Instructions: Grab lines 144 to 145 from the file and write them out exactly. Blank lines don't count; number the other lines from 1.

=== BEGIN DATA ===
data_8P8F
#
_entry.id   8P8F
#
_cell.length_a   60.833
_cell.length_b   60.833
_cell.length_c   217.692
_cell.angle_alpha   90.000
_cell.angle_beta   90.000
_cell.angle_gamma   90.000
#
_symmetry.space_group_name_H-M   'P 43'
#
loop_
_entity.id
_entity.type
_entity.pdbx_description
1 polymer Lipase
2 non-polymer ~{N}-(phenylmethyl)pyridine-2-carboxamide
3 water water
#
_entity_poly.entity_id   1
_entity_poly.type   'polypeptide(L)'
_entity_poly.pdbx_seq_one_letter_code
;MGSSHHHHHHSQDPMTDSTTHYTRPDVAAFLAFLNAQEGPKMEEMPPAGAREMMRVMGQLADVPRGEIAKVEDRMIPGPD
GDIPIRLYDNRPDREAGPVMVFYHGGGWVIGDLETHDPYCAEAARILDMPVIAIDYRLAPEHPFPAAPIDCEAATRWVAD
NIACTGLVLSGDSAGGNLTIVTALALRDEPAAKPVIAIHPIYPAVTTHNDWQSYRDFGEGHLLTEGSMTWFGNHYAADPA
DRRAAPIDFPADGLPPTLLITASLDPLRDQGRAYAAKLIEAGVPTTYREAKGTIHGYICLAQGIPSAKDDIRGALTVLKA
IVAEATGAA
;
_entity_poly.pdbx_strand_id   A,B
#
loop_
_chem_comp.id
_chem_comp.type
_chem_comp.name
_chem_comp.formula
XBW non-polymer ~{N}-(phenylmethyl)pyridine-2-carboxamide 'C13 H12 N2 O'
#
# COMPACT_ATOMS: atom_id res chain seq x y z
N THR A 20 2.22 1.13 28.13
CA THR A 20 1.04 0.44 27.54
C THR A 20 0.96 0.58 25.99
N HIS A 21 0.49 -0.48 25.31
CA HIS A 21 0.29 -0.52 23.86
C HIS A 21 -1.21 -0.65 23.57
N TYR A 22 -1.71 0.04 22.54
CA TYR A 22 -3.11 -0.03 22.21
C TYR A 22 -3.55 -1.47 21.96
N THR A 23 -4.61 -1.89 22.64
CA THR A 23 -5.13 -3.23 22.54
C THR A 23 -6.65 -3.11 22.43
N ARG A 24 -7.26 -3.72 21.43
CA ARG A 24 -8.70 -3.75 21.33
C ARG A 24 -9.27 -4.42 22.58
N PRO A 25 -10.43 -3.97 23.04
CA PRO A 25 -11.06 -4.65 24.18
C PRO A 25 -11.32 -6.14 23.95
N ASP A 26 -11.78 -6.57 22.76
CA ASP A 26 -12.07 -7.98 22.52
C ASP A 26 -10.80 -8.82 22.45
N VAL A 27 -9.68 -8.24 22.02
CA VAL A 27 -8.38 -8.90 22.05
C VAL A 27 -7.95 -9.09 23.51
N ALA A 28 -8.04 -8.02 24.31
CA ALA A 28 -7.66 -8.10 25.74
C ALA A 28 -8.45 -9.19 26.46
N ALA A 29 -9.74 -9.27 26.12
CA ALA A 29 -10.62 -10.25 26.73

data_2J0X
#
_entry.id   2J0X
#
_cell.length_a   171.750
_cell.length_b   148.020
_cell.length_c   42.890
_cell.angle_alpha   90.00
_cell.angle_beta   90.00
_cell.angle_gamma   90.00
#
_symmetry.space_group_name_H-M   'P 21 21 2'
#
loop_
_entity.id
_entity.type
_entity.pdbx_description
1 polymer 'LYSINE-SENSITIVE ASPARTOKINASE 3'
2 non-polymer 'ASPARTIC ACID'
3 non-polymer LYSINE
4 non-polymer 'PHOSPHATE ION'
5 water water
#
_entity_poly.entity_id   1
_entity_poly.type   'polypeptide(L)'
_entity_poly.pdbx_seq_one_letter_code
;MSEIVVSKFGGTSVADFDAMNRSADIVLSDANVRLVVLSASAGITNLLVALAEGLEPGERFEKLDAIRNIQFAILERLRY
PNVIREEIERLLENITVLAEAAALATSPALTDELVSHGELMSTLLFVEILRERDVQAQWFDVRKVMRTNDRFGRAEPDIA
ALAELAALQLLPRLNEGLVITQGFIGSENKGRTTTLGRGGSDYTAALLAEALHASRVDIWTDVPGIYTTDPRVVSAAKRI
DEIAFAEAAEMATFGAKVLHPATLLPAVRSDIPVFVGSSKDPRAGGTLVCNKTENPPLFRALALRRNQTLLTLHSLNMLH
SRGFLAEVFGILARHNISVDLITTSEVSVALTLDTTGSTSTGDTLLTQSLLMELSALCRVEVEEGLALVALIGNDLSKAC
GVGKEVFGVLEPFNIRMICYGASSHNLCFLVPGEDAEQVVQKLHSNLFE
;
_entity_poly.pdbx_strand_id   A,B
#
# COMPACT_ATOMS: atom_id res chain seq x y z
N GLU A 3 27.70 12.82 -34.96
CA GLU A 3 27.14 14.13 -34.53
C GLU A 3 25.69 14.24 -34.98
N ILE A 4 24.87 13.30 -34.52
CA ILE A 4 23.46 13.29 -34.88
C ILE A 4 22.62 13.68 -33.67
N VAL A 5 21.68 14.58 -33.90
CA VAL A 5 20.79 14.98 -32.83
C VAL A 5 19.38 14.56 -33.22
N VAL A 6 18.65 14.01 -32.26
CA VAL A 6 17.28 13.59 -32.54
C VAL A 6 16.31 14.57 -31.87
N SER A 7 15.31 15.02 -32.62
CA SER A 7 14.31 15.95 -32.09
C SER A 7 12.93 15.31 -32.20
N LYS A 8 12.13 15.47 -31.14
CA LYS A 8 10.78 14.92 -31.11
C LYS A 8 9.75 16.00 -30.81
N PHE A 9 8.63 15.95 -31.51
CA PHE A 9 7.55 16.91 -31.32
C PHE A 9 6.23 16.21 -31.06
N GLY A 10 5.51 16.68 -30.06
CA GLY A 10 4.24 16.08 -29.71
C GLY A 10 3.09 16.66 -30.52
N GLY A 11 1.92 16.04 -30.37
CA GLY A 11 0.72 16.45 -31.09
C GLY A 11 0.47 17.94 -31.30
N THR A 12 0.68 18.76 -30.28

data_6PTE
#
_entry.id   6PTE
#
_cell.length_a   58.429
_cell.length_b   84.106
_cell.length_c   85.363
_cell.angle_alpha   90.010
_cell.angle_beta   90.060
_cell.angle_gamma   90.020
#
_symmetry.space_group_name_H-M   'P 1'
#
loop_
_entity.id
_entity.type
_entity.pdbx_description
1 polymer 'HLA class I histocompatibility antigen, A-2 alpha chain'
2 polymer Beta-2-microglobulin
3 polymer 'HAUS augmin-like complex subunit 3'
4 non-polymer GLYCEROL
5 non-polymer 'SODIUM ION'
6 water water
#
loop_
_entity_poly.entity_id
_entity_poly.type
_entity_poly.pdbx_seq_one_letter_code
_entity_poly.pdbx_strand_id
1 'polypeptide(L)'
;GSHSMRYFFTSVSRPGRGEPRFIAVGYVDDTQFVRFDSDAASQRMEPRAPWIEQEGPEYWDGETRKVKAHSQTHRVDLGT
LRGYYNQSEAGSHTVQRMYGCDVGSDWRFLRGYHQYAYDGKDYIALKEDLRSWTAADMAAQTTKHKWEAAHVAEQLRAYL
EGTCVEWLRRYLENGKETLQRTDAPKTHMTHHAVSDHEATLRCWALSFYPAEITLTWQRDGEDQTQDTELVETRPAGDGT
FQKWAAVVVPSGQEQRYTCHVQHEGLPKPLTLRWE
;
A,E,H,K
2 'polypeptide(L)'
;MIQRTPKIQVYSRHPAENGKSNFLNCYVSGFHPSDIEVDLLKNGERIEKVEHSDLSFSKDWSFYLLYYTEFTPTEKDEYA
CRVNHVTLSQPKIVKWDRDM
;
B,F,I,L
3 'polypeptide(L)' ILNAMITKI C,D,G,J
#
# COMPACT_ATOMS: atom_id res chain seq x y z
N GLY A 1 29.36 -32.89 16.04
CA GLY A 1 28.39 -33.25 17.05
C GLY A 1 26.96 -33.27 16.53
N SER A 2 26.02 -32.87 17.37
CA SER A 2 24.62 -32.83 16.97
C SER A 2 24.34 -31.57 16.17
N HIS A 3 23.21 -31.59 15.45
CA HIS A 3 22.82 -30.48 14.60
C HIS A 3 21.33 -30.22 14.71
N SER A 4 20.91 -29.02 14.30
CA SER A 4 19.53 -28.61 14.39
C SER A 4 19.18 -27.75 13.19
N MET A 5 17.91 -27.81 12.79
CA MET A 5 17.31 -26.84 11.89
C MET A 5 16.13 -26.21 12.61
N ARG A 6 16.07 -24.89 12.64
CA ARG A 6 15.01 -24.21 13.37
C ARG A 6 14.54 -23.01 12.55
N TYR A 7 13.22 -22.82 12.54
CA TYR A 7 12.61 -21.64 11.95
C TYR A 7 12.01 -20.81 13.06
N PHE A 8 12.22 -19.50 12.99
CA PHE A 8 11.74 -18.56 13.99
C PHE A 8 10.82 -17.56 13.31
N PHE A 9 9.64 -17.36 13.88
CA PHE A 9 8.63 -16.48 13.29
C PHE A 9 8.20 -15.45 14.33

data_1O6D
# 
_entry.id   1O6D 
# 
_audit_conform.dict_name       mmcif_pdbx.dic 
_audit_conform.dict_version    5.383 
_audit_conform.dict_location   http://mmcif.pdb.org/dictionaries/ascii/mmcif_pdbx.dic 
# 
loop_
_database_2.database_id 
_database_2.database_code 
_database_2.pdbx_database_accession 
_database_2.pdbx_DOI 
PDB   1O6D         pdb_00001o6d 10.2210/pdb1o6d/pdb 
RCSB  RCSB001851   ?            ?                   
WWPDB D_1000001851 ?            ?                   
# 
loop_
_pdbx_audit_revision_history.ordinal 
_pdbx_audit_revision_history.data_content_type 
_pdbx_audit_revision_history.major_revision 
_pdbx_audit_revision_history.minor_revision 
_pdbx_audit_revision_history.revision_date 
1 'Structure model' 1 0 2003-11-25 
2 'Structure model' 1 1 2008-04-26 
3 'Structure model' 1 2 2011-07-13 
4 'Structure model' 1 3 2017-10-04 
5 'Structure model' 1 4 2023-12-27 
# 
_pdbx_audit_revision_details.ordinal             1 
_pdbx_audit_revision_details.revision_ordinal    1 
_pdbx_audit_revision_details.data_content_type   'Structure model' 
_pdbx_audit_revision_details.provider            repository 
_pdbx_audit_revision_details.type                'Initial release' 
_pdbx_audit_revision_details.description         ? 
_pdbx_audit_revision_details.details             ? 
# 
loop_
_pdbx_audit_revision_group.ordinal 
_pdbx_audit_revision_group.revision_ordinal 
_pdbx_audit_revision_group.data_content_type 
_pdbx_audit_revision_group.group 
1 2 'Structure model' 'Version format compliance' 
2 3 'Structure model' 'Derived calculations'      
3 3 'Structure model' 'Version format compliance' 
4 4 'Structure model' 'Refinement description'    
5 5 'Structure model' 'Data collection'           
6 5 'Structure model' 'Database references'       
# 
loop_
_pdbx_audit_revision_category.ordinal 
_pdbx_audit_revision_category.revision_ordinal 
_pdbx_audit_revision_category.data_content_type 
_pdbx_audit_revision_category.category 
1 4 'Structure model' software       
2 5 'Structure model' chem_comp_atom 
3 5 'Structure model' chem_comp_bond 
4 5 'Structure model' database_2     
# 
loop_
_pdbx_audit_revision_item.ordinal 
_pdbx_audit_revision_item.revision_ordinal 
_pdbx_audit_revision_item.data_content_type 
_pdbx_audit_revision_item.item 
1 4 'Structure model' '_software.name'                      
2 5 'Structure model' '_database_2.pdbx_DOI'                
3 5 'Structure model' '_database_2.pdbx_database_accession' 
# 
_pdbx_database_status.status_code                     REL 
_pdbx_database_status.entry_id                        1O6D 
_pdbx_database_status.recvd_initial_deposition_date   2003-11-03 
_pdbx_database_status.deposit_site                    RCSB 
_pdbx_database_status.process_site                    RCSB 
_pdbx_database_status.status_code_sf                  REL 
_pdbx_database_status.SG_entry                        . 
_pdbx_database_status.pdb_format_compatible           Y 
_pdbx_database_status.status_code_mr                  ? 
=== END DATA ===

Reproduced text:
#
_symmetry.space_group_name_H-M   'P 1'